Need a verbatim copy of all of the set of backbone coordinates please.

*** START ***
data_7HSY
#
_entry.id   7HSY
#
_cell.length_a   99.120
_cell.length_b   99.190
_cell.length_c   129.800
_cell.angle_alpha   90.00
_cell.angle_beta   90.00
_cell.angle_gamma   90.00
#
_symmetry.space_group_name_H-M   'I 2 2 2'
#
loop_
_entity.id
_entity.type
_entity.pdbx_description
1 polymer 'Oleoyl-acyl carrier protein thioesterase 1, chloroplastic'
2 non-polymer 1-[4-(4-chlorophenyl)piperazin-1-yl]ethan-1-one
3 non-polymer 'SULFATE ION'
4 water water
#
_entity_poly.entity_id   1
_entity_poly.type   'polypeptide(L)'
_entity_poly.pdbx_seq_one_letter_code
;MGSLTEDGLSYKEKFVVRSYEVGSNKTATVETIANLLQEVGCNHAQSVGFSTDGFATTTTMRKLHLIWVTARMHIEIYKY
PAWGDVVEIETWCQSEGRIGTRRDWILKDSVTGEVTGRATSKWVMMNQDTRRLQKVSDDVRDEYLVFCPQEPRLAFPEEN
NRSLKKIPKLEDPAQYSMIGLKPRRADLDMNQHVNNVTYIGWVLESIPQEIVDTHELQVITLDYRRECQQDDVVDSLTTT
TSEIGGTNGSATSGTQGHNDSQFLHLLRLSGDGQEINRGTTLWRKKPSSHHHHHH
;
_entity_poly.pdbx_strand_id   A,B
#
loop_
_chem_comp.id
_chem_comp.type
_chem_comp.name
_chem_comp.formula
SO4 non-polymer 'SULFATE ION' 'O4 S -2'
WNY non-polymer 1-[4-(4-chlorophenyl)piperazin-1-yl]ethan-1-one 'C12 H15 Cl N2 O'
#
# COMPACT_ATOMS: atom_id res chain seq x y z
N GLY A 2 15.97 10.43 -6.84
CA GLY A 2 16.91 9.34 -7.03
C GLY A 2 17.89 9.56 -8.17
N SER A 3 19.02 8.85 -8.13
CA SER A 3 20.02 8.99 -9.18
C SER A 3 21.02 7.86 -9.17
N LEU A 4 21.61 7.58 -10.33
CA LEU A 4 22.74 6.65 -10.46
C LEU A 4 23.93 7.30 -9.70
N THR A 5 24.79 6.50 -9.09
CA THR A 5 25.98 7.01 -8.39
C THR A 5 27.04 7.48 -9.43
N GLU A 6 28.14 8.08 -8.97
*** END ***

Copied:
data_7HSY
#
_entry.id   7HSY
#
_cell.length_a   99.120
_cell.length_b   99.190
_cell.length_c   129.800
_cell.angle_alpha   90.00
_cell.angle_beta   90.00
_cell.angle_gamma   90.00
#
_symmetry.space_group_name_H-M   'I 2 2 2'
#
loop_
_entity.id
_entity.type
_entity.pdbx_description
1 polymer 'Oleoyl-acyl carrier protein thioesterase 1, chloroplastic'
2 non-polymer 1-[4-(4-chlorophenyl)piperazin-1-yl]ethan-1-one
3 non-polymer 'SULFATE ION'
4 water water
#
_entity_poly.entity_id   1
_entity_poly.type   'polypeptide(L)'
_entity_poly.pdbx_seq_one_letter_code
;MGSLTEDGLSYKEKFVVRSYEVGSNKTATVETIANLLQEVGCNHAQSVGFSTDGFATTTTMRKLHLIWVTARMHIEIYKY
PAWGDVVEIETWCQSEGRIGTRRDWILKDSVTGEVTGRATSKWVMMNQDTRRLQKVSDDVRDEYLVFCPQEPRLAFPEEN
NRSLKKIPKLEDPAQYSMIGLKPRRADLDMNQHVNNVTYIGWVLESIPQEIVDTHELQVITLDYRRECQQDDVVDSLTTT
TSEIGGTNGSATSGTQGHNDSQFLHLLRLSGDGQEINRGTTLWRKKPSSHHHHHH
;
_entity_poly.pdbx_strand_id   A,B
#
loop_
_chem_comp.id
_chem_comp.type
_chem_comp.name
_chem_comp.formula
SO4 non-polymer 'SULFATE ION' 'O4 S -2'
WNY non-polymer 1-[4-(4-chlorophenyl)piperazin-1-yl]ethan-1-one 'C12 H15 Cl N2 O'
#
# COMPACT_ATOMS: atom_id res chain seq x y z
N GLY A 2 15.97 10.43 -6.84
CA GLY A 2 16.91 9.34 -7.03
C GLY A 2 17.89 9.56 -8.17
N SER A 3 19.02 8.85 -8.13
CA SER A 3 20.02 8.99 -9.18
C SER A 3 21.02 7.86 -9.17
N LEU A 4 21.61 7.58 -10.33
CA LEU A 4 22.74 6.65 -10.46
C LEU A 4 23.93 7.30 -9.70
N THR A 5 24.79 6.50 -9.09
CA THR A 5 25.98 7.01 -8.39
C THR A 5 27.04 7.48 -9.43
N GLU A 6 28.14 8.08 -8.97